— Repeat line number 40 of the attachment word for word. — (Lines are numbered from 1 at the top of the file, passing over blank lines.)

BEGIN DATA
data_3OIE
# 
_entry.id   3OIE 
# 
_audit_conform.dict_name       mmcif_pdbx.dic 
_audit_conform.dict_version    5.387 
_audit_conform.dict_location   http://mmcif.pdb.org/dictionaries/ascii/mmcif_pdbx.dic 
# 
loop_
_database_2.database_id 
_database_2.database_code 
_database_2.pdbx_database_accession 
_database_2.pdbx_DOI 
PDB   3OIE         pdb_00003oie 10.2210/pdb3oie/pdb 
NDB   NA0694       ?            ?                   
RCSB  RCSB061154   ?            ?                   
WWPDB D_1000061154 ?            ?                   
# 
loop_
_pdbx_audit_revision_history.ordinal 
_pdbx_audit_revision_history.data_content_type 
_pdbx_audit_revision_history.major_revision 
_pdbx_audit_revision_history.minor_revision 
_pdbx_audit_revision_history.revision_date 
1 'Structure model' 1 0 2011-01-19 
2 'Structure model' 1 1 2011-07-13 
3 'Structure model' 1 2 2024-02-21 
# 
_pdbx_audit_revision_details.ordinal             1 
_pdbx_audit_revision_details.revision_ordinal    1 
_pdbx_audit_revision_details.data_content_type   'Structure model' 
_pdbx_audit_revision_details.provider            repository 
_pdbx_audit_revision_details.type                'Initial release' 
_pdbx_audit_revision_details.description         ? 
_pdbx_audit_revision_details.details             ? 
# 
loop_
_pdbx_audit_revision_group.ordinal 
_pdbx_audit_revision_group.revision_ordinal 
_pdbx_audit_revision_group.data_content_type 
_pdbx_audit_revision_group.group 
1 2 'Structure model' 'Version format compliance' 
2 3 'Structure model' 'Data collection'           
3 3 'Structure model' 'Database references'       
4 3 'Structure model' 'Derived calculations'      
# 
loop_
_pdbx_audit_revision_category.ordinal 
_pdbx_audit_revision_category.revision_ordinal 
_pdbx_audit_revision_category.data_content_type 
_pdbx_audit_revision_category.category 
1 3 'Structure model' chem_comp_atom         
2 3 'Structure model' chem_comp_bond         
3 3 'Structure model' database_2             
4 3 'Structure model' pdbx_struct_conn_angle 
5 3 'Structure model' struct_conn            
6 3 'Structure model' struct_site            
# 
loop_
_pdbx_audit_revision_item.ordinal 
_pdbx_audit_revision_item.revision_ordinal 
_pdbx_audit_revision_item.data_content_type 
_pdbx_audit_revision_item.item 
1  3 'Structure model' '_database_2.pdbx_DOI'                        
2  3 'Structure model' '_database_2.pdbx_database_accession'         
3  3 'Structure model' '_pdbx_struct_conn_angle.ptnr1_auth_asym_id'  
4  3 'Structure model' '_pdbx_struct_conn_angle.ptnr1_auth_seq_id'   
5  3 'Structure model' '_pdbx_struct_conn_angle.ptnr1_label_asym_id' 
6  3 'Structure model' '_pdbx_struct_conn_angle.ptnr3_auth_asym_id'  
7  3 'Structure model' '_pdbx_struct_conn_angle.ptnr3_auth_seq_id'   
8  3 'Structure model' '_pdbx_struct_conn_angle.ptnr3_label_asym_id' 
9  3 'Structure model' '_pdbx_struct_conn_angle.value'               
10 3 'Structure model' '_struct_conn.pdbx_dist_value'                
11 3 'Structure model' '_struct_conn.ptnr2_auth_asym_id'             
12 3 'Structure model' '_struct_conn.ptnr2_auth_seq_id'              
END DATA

_pdbx_audit_revision_group.data_content_type 